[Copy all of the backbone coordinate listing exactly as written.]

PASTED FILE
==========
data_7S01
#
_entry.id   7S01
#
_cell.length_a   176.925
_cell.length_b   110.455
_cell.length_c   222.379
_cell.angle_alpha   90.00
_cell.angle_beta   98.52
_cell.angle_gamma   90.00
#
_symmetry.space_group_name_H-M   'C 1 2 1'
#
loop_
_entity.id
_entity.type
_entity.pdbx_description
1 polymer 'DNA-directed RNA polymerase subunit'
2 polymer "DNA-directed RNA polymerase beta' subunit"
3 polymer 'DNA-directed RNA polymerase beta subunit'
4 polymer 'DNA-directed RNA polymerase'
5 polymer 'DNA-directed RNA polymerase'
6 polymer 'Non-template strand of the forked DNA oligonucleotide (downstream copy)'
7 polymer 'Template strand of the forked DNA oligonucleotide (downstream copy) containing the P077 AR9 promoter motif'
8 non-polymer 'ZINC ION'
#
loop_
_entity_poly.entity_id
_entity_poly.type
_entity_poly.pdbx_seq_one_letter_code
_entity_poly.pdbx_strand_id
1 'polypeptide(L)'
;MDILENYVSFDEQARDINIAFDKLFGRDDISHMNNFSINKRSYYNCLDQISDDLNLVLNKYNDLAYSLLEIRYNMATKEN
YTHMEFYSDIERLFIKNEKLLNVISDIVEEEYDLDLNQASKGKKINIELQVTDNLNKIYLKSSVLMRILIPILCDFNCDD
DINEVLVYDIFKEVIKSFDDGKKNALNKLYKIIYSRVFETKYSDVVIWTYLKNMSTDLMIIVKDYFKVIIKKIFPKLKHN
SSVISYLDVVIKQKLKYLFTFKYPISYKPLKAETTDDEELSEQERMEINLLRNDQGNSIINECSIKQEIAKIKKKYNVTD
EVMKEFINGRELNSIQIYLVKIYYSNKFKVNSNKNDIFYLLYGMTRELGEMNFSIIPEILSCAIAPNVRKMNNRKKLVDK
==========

data_7S01
#
_entry.id   7S01
#
_cell.length_a   176.925
_cell.length_b   110.455
_cell.length_c   222.379
_cell.angle_alpha   90.00
_cell.angle_beta   98.52
_cell.angle_gamma   90.00
#
_symmetry.space_group_name_H-M   'C 1 2 1'
#
loop_
_entity.id
_entity.type
_entity.pdbx_description
1 polymer 'DNA-directed RNA polymerase subunit'
2 polymer "DNA-directed RNA polymerase beta' subunit"
3 polymer 'DNA-directed RNA polymerase beta subunit'
4 polymer 'DNA-directed RNA polymerase'
5 polymer 'DNA-directed RNA polymerase'
6 polymer 'Non-template strand of the forked DNA oligonucleotide (downstream copy)'
7 polymer 'Template strand of the forked DNA oligonucleotide (downstream copy) containing the P077 AR9 promoter motif'
8 non-polymer 'ZINC ION'
#
loop_
_entity_poly.entity_id
_entity_poly.type
_entity_poly.pdbx_seq_one_letter_code
_entity_poly.pdbx_strand_id
1 'polypeptide(L)'
;MDILENYVSFDEQARDINIAFDKLFGRDDISHMNNFSINKRSYYNCLDQISDDLNLVLNKYNDLAYSLLEIRYNMATKEN
YTHMEFYSDIERLFIKNEKLLNVISDIVEEEYDLDLNQASKGKKINIELQVTDNLNKIYLKSSVLMRILIPILCDFNCDD
DINEVLVYDIFKEVIKSFDDGKKNALNKLYKIIYSRVFETKYSDVVIWTYLKNMSTDLMIIVKDYFKVIIKKIFPKLKHN
SSVISYLDVVIKQKLKYLFTFKYPISYKPLKAETTDDEELSEQERMEINLLRNDQGNSIINECSIKQEIAKIKKKYNVTD
EVMKEFINGRELNSIQIYLVKIYYSNKFKVNSNKNDIFYLLYGMTRELGEMNFSIIPEILSCAIAPNVRKMNNRKKLVDK